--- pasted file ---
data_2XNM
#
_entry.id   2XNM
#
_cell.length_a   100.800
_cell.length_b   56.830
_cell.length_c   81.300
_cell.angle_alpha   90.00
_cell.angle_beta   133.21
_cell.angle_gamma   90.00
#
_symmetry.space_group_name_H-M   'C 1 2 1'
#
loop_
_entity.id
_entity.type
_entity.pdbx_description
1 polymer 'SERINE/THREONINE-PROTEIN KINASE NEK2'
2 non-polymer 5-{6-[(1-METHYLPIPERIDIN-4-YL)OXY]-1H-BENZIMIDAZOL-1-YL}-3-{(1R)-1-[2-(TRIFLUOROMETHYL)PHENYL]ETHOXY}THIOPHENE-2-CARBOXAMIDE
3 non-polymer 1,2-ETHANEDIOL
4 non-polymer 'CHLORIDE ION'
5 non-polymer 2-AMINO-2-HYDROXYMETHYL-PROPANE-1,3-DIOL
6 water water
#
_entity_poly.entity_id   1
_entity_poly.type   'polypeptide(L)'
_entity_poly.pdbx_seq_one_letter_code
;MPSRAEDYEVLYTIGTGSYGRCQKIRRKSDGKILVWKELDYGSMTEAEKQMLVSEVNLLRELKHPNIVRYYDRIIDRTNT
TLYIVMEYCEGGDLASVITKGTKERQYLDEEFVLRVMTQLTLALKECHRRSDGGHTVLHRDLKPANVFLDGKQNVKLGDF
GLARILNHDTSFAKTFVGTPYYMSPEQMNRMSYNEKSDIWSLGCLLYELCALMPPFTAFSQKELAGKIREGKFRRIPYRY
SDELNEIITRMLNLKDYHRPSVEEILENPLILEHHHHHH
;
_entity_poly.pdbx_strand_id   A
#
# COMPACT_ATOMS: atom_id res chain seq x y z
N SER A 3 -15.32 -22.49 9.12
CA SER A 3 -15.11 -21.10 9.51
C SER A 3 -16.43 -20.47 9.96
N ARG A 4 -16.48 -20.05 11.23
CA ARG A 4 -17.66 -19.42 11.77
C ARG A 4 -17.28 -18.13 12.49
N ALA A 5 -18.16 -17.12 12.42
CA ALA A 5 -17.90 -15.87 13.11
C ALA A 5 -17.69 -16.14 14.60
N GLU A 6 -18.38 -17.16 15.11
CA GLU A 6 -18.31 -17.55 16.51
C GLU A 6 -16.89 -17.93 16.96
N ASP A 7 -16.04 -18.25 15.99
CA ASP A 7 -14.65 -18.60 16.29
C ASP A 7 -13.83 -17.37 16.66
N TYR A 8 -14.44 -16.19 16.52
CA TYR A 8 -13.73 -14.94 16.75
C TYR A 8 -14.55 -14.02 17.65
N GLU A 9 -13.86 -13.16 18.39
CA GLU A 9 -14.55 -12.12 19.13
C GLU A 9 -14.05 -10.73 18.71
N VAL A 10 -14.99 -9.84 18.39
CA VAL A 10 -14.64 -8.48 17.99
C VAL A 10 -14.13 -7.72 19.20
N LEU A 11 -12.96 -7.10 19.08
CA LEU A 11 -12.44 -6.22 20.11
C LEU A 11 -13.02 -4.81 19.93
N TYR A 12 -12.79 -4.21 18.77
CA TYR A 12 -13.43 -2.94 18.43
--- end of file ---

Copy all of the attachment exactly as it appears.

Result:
data_2XNM
#
_entry.id   2XNM
#
_cell.length_a   100.800
_cell.length_b   56.830
_cell.length_c   81.300
_cell.angle_alpha   90.00
_cell.angle_beta   133.21
_cell.angle_gamma   90.00
#
_symmetry.space_group_name_H-M   'C 1 2 1'
#
loop_
_entity.id
_entity.type
_entity.pdbx_description
1 polymer 'SERINE/THREONINE-PROTEIN KINASE NEK2'
2 non-polymer 5-{6-[(1-METHYLPIPERIDIN-4-YL)OXY]-1H-BENZIMIDAZOL-1-YL}-3-{(1R)-1-[2-(TRIFLUOROMETHYL)PHENYL]ETHOXY}THIOPHENE-2-CARBOXAMIDE
3 non-polymer 1,2-ETHANEDIOL
4 non-polymer 'CHLORIDE ION'
5 non-polymer 2-AMINO-2-HYDROXYMETHYL-PROPANE-1,3-DIOL
6 water water
#
_entity_poly.entity_id   1
_entity_poly.type   'polypeptide(L)'
_entity_poly.pdbx_seq_one_letter_code
;MPSRAEDYEVLYTIGTGSYGRCQKIRRKSDGKILVWKELDYGSMTEAEKQMLVSEVNLLRELKHPNIVRYYDRIIDRTNT
TLYIVMEYCEGGDLASVITKGTKERQYLDEEFVLRVMTQLTLALKECHRRSDGGHTVLHRDLKPANVFLDGKQNVKLGDF
GLARILNHDTSFAKTFVGTPYYMSPEQMNRMSYNEKSDIWSLGCLLYELCALMPPFTAFSQKELAGKIREGKFRRIPYRY
SDELNEIITRMLNLKDYHRPSVEEILENPLILEHHHHHH
;
_entity_poly.pdbx_strand_id   A
#
# COMPACT_ATOMS: atom_id res chain seq x y z
N SER A 3 -15.32 -22.49 9.12
CA SER A 3 -15.11 -21.10 9.51
C SER A 3 -16.43 -20.47 9.96
N ARG A 4 -16.48 -20.05 11.23
CA ARG A 4 -17.66 -19.42 11.77
C ARG A 4 -17.28 -18.13 12.49
N ALA A 5 -18.16 -17.12 12.42
CA ALA A 5 -17.90 -15.87 13.11
C ALA A 5 -17.69 -16.14 14.60
N GLU A 6 -18.38 -17.16 15.11
CA GLU A 6 -18.31 -17.55 16.51
C GLU A 6 -16.89 -17.93 16.96
N ASP A 7 -16.04 -18.25 15.99
CA ASP A 7 -14.65 -18.60 16.29
C ASP A 7 -13.83 -17.37 16.66
N TYR A 8 -14.44 -16.19 16.52
CA TYR A 8 -13.73 -14.94 16.75
C TYR A 8 -14.55 -14.02 17.65
N GLU A 9 -13.86 -13.16 18.39
CA GLU A 9 -14.55 -12.12 19.13
C GLU A 9 -14.05 -10.73 18.71
N VAL A 10 -14.99 -9.84 18.39
CA VAL A 10 -14.64 -8.48 17.99
C VAL A 10 -14.13 -7.72 19.20
N LEU A 11 -12.96 -7.10 19.08
CA LEU A 11 -12.44 -6.22 20.11
C LEU A 11 -13.02 -4.81 19.93
N TYR A 12 -12.79 -4.21 18.77
CA TYR A 12 -13.43 -2.94 18.43